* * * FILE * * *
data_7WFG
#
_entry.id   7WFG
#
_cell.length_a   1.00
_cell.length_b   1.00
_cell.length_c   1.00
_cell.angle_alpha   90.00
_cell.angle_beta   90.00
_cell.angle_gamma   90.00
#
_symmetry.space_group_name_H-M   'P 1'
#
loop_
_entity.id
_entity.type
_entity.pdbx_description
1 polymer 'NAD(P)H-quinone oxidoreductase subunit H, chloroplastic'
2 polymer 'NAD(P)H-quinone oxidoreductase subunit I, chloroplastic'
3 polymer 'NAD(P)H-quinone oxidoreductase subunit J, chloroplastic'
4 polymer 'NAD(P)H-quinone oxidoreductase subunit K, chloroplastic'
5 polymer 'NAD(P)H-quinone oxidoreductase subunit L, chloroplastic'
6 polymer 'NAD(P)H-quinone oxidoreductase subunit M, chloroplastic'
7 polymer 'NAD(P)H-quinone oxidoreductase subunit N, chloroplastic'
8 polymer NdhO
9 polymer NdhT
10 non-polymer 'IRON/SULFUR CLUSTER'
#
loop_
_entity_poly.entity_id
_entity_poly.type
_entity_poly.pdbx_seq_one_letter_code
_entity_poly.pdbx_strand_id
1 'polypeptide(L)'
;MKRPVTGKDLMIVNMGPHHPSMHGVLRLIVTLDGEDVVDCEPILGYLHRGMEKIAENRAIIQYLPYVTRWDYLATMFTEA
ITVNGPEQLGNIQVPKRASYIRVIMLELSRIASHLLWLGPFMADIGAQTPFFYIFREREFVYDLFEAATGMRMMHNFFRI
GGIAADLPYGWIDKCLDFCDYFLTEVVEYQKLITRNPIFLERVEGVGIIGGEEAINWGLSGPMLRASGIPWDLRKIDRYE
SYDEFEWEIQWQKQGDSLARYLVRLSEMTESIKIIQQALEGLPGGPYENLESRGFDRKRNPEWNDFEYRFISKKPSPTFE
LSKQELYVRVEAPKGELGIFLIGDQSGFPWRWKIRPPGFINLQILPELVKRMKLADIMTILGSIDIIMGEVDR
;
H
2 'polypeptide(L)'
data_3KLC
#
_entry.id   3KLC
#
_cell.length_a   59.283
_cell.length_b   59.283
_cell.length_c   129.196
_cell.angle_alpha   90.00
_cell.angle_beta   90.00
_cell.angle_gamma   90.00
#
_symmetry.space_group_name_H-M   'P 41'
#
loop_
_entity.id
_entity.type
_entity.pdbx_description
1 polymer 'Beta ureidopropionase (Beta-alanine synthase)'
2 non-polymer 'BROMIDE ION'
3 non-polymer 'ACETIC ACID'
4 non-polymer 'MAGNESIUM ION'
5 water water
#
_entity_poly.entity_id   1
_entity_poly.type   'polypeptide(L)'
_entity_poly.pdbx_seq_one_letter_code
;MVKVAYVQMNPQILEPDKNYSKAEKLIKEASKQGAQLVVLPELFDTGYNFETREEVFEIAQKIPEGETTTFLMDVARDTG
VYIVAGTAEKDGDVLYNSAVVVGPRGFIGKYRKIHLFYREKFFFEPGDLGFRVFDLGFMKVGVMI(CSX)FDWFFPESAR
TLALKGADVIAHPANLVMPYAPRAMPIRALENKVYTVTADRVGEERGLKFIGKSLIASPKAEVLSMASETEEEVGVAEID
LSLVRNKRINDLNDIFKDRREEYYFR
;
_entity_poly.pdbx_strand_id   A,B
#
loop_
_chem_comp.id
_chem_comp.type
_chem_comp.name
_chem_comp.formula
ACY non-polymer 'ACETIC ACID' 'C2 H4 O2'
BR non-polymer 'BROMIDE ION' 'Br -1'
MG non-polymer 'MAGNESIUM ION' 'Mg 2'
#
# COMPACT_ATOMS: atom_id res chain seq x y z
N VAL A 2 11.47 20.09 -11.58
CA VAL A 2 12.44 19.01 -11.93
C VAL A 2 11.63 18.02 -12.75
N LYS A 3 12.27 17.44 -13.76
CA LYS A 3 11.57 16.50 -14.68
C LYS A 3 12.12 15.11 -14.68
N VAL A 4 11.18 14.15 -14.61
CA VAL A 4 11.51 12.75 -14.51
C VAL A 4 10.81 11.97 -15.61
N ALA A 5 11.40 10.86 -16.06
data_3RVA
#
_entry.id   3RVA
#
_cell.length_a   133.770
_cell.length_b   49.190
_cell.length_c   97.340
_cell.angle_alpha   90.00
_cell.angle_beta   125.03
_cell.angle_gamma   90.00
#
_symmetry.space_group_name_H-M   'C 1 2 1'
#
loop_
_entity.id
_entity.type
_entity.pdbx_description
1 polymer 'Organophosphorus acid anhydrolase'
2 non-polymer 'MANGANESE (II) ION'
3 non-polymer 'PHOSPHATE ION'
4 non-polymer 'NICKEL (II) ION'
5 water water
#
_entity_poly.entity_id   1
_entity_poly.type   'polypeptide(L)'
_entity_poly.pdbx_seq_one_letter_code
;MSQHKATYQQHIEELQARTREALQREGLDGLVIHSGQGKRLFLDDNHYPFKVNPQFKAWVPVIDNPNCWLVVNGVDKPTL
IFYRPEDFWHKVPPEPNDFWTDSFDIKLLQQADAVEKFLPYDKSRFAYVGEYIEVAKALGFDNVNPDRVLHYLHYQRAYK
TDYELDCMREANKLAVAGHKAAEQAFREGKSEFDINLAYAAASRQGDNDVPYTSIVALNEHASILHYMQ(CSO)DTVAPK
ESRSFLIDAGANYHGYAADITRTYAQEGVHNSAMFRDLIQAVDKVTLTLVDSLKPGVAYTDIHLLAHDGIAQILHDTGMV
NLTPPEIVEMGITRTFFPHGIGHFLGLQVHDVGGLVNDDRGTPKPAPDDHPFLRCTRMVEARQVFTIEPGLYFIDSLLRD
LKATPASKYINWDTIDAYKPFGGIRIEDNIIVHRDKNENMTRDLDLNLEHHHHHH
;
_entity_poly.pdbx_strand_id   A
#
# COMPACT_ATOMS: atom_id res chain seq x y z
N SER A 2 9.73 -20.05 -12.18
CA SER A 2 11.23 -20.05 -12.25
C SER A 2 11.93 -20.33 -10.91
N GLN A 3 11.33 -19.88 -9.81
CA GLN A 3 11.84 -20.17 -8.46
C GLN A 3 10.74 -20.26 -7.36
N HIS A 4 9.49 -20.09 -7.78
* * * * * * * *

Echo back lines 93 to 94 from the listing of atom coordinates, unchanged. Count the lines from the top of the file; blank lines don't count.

CA VAL A 4 11.51 12.75 -14.51
C VAL A 4 10.81 11.97 -15.61